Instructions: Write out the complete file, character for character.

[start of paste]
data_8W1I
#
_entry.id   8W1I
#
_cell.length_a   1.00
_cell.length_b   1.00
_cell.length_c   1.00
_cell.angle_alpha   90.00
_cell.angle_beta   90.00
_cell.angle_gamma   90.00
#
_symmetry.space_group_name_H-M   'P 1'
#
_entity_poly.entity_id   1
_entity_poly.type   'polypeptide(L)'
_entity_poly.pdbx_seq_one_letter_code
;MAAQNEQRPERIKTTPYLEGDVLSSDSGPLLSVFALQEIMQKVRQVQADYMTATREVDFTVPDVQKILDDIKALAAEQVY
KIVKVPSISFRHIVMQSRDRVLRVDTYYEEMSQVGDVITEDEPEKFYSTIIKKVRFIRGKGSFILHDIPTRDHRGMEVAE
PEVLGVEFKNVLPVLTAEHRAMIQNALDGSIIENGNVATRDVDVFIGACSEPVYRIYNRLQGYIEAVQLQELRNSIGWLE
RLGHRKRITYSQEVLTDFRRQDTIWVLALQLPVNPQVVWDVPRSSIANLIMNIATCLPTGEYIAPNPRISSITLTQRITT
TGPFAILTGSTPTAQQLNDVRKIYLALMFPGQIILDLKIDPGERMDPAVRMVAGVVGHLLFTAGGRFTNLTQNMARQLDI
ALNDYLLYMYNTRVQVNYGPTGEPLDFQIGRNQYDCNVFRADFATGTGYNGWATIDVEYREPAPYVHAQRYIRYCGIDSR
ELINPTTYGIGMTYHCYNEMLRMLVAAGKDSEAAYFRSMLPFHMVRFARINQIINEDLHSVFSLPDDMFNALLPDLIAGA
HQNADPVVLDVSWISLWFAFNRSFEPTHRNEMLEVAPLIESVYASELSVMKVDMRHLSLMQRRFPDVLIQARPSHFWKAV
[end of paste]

data_8W1I
#
_entry.id   8W1I
#
_cell.length_a   1.00
_cell.length_b   1.00
_cell.length_c   1.00
_cell.angle_alpha   90.00
_cell.angle_beta   90.00
_cell.angle_gamma   90.00
#
_symmetry.space_group_name_H-M   'P 1'
#
_entity_poly.entity_id   1
_entity_poly.type   'polypeptide(L)'
_entity_poly.pdbx_seq_one_letter_code
;MAAQNEQRPERIKTTPYLEGDVLSSDSGPLLSVFALQEIMQKVRQVQADYMTATREVDFTVPDVQKILDDIKALAAEQVY
KIVKVPSISFRHIVMQSRDRVLRVDTYYEEMSQVGDVITEDEPEKFYSTIIKKVRFIRGKGSFILHDIPTRDHRGMEVAE
PEVLGVEFKNVLPVLTAEHRAMIQNALDGSIIENGNVATRDVDVFIGACSEPVYRIYNRLQGYIEAVQLQELRNSIGWLE
RLGHRKRITYSQEVLTDFRRQDTIWVLALQLPVNPQVVWDVPRSSIANLIMNIATCLPTGEYIAPNPRISSITLTQRITT
TGPFAILTGSTPTAQQLNDVRKIYLALMFPGQIILDLKIDPGERMDPAVRMVAGVVGHLLFTAGGRFTNLTQNMARQLDI
ALNDYLLYMYNTRVQVNYGPTGEPLDFQIGRNQYDCNVFRADFATGTGYNGWATIDVEYREPAPYVHAQRYIRYCGIDSR
ELINPTTYGIGMTYHCYNEMLRMLVAAGKDSEAAYFRSMLPFHMVRFARINQIINEDLHSVFSLPDDMFNALLPDLIAGA
HQNADPVVLDVSWISLWFAFNRSFEPTHRNEMLEVAPLIESVYASELSVMKVDMRHLSLMQRRFPDVLIQARPSHFWKAV